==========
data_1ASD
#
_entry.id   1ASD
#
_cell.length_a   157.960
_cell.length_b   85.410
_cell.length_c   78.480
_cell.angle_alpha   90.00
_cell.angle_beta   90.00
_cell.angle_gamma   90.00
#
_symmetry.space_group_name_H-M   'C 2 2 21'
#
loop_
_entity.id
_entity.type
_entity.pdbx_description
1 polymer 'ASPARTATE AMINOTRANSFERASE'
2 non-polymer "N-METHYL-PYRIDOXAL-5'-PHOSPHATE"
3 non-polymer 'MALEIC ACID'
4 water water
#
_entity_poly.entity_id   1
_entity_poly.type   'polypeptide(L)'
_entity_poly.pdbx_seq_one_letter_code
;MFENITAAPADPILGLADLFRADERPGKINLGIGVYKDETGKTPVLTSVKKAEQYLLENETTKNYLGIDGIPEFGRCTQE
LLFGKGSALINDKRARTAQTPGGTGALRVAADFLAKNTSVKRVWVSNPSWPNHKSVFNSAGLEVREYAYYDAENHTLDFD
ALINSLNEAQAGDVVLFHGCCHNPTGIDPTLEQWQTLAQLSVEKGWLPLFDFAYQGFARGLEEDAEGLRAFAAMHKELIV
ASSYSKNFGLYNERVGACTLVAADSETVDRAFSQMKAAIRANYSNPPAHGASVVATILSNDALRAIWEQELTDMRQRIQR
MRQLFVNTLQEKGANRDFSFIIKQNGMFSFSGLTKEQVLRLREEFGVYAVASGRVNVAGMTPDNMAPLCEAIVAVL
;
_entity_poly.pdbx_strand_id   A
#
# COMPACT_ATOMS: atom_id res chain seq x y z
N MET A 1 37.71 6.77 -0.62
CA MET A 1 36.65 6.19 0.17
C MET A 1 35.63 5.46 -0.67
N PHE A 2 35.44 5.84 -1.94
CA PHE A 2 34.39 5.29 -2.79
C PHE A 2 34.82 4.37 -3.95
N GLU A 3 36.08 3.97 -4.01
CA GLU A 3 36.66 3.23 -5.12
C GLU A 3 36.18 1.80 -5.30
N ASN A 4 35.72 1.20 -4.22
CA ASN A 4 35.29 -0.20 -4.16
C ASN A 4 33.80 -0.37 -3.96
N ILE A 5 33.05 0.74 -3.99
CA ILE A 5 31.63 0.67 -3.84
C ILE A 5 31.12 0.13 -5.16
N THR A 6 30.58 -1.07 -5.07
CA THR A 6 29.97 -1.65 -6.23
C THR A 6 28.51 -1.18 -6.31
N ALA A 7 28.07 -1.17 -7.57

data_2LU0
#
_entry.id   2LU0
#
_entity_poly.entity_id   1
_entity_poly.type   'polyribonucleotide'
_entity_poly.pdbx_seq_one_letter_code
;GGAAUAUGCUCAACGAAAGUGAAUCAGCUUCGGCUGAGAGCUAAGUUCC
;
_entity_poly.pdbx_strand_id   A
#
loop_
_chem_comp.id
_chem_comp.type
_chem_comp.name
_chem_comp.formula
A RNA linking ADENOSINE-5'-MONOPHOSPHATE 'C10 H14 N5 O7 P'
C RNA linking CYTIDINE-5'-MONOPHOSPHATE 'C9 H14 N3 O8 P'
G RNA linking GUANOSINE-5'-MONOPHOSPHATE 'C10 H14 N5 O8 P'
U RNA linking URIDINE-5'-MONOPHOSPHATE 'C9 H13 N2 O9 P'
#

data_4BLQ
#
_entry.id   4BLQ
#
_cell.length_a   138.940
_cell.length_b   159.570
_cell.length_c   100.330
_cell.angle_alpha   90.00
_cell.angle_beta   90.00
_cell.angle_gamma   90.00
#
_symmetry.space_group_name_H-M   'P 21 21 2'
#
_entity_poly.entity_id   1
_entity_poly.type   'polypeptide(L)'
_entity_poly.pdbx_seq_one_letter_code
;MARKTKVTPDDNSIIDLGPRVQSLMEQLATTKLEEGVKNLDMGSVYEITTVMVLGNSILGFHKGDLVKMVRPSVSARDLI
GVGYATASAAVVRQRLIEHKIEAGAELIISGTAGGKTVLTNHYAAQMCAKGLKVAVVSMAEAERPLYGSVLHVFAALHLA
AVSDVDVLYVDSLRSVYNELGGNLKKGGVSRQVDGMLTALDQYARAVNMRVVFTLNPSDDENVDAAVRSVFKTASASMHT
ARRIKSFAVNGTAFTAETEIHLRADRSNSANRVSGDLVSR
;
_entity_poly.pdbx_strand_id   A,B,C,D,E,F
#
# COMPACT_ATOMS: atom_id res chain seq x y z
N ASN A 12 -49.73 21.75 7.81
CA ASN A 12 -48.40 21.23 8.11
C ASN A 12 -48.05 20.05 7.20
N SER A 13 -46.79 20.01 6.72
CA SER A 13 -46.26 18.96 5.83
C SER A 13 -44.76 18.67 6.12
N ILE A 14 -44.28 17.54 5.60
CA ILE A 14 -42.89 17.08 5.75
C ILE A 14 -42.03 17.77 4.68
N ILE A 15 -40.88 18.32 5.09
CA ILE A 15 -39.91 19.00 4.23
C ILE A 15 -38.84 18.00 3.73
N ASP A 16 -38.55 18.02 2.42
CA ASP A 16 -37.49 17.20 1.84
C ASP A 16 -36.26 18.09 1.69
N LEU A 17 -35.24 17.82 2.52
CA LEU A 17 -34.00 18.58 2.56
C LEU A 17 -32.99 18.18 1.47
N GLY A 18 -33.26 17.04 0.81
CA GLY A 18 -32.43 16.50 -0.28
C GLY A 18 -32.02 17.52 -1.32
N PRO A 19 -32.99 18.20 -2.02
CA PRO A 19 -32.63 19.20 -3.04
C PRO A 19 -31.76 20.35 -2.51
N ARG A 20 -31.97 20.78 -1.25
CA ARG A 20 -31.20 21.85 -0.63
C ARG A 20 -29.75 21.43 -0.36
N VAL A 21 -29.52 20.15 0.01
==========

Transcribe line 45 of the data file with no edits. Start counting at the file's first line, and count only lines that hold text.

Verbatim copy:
CA ASN A 4 35.29 -0.20 -4.16